Modeling analysis of the effect of laser transverse speed on grain morphology during directed energy deposition process
W. Li and M. Soshi, Intl J of Advanced Manufacturing Technology, 103, 3279-3291 (2019).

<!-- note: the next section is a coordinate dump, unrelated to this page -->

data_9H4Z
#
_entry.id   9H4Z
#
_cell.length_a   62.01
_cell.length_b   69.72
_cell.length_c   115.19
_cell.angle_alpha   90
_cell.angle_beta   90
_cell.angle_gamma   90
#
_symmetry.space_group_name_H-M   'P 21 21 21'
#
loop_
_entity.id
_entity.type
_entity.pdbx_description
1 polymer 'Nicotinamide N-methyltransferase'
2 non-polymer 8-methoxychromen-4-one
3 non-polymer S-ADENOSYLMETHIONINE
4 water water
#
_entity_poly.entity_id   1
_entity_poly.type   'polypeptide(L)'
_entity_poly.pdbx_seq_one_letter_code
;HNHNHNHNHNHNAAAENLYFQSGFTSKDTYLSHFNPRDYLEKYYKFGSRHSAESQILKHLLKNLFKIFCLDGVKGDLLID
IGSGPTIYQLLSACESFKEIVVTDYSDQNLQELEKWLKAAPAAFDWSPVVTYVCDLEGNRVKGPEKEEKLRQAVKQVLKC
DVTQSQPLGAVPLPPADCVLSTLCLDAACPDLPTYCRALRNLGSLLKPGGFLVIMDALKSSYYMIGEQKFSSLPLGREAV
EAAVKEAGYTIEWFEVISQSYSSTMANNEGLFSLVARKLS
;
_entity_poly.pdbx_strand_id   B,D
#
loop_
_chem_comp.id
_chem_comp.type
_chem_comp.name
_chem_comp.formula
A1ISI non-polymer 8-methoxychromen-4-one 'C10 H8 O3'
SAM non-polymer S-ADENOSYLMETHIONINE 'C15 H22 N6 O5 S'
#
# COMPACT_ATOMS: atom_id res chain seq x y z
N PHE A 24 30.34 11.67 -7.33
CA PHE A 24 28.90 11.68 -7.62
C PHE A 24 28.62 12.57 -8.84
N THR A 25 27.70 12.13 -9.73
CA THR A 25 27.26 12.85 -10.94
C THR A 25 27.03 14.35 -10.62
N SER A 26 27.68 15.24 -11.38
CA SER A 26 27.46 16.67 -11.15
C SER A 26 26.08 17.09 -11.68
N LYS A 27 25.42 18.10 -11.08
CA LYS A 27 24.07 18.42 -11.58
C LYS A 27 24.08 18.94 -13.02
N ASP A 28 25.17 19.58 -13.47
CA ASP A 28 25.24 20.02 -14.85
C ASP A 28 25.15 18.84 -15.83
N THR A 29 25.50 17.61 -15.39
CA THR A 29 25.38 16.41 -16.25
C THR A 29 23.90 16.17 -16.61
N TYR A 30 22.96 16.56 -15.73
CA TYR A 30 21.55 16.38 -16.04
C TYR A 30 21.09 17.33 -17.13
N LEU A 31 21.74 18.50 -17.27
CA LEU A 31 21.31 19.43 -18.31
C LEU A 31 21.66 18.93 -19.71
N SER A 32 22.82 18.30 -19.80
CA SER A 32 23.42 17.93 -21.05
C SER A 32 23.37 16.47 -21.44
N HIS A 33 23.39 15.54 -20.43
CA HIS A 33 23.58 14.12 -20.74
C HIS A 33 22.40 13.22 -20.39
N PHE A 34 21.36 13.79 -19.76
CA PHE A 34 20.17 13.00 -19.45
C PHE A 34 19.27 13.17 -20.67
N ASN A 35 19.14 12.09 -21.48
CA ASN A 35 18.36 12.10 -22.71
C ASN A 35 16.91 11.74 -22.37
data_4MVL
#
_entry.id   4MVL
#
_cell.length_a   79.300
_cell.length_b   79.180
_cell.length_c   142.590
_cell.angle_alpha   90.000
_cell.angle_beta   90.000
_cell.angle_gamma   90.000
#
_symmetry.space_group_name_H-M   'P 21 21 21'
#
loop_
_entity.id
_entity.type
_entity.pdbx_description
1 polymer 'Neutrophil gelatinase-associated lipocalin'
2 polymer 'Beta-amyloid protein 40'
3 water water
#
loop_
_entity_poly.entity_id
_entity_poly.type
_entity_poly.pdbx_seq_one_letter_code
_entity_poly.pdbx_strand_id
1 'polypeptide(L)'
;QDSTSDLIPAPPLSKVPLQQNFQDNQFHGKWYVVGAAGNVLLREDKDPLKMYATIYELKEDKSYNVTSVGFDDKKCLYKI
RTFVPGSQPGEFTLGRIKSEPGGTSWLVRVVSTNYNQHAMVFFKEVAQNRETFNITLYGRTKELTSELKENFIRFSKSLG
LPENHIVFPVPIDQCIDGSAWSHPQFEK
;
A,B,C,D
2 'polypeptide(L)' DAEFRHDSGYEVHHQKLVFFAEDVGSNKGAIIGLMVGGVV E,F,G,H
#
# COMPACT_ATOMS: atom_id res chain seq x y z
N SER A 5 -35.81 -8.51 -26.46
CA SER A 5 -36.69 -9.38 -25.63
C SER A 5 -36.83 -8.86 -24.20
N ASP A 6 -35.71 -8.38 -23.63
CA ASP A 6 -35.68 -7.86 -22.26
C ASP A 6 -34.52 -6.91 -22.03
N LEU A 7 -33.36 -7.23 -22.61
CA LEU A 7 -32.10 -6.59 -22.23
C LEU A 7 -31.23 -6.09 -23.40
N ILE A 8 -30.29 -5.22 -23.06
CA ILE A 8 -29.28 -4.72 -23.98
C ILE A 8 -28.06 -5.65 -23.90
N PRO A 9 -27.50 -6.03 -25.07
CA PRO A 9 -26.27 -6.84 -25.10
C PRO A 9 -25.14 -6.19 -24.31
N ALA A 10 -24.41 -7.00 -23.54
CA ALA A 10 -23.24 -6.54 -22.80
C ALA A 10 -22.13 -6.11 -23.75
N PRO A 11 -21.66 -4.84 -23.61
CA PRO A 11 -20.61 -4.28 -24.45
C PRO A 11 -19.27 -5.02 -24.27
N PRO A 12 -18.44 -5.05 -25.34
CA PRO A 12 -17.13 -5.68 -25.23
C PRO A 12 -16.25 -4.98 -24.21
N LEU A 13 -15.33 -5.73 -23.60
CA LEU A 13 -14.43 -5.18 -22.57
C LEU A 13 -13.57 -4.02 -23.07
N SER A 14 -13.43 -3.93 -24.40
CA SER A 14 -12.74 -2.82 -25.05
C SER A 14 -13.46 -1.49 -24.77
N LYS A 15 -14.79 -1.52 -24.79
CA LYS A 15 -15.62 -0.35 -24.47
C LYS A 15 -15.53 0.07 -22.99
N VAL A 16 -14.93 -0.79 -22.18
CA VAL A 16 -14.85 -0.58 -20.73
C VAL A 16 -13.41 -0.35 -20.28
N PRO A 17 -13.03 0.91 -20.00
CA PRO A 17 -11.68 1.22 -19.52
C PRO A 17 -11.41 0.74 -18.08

Directed energy deposition (DED) is an advanced additive manufacturing process which can deposit or fabricate a part with complex and nontraditional geometries in many kinds of engineering structural materials, high-temperature materials, and anti-corrosion materials. The fed metallic powder is melted by a laser beam with highly concentrated energy on the substrate surface. In this manufacturing process, different laser transverse speeds can significantly affect the microstructural morphology of the deposited layer. Some microstructural morphologies observed in DED may appear in classic solidification processes. However, the effect of mobile heat sources which vary with time and location can result in significant microstructural heterogeneity. In order to investigate the laser transverse speeds’ effects on the microstructural morphology in DED processes, a Kinetic Monte Carlo (KMC) Potts model was utilized to exactly predict the grain evolvement under different laser transverse speeds in this study. Three increasing transverse speeds, 450 mm/min, 600 mm/min, and 1000 mm/min, were chosen and then investigated. The predicted microstructural morphology in depositions with these three different laser transverse speeds was quantified and analyzed. The processing parameters in the KMC Potts model were cited from a previous reference and have been validated with experimental EBSD microstructural images.
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